Some parents grew up in a generation of space exploration, when each photo beamed down from a Space Shuttle came with the infinite possibilities we imagined as the Star Wars, Star Trek and ET generation. Space was never an endless darkness punctuated by stars, but maybe, just maybe, home to little green beings or huge grey types with saucers for eyes. We turned astronauts into heroes, boldly going where we couldn’t.
Take Neil Armstrong- the US astronaut who became the first man to walk on the moon. He didn’t have a laser stun gun or a light sabre- Just a spacesuit and some gruelling training behind him. And yet he bounced through the moon dust buoyed up on the dreams of the entire world.
‘I want to be an astronaut’, we’d tell our parents.
We’d become cowboys (or Indians), killing each other with reckless abandon, not understanding colonisation or repression, but just ‘because that’s what cowboys and Indians do’.
We’d dream of being pirates
finding hidden treasure, or explorers discovering new species of animals (DRAGONS!) in far-flung lands. We’d be vets healing grateful dogs and cats, or princes and princesses doing what princes and princesses do (I’m still not sure what that is, really).
The man who walked on the moon has just died, at the age of 82. Prince Harry has been snapped doing what many young men do in Las Vegas, and in fewer clothes. Pirates still exist, swarming ships with missile launchers off the coast of East Africa. Red Indians have become Native Americans, and cowboys are simply farmhands rather than cold-blooded killers shoving their way through flapping saloon doors.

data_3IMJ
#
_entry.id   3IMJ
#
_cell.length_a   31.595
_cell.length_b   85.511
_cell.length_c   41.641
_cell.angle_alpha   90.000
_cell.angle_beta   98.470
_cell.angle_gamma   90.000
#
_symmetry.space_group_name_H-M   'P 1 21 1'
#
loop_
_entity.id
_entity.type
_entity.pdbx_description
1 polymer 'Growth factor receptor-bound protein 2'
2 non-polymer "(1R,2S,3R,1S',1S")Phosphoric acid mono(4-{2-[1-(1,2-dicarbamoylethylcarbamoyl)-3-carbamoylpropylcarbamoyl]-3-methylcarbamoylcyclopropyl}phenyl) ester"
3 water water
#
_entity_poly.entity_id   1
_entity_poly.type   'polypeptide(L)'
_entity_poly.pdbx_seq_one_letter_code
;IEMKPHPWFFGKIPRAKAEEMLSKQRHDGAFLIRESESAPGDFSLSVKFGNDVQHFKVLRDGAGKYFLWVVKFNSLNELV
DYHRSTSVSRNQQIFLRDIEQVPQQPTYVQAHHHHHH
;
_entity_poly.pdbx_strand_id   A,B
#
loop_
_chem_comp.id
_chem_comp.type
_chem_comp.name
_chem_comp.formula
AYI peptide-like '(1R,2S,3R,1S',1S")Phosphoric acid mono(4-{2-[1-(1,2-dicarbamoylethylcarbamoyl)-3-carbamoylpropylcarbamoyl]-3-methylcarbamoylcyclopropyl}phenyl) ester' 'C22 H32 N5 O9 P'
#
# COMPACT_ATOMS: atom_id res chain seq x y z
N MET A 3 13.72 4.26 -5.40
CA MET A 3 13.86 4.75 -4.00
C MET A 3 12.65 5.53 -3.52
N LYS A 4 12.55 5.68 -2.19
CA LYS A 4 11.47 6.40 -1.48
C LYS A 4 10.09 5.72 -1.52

We’re grownups, now, and few of us believe in the foolishness of little green men on flying saucers or in the fantasies
of discovering treasure chests full of gold, and yet we encourage our children: You could be anything you want to be
, and we do our very best to steer them along the pathways of their dreams.
Your child, sitting making a rocket out of a toilet roll tube, or looking at swimming pool water under a microscope could still become a changer of worlds, a shaper of society. The rule is, let kids dream
. Let them develop their fantasies, and, as they grow, their realities won’t be limited by our own experiences.
Many children will grow up not being particularly special at all (apart from to their friends and family), and that’s just fine, too...
In the words of John Lennon, “When I was 5-years-old, my mother always told me that happiness was the key to life. When I went to school, they asked me what I wanted to be when I grew up. I wrote down ‘happy.’ They told me I didn’t understand the assignment, and I told them they didn’t understand life.
RIP, Neil Armstrong, the astronaut so many kids dreamed of becoming.
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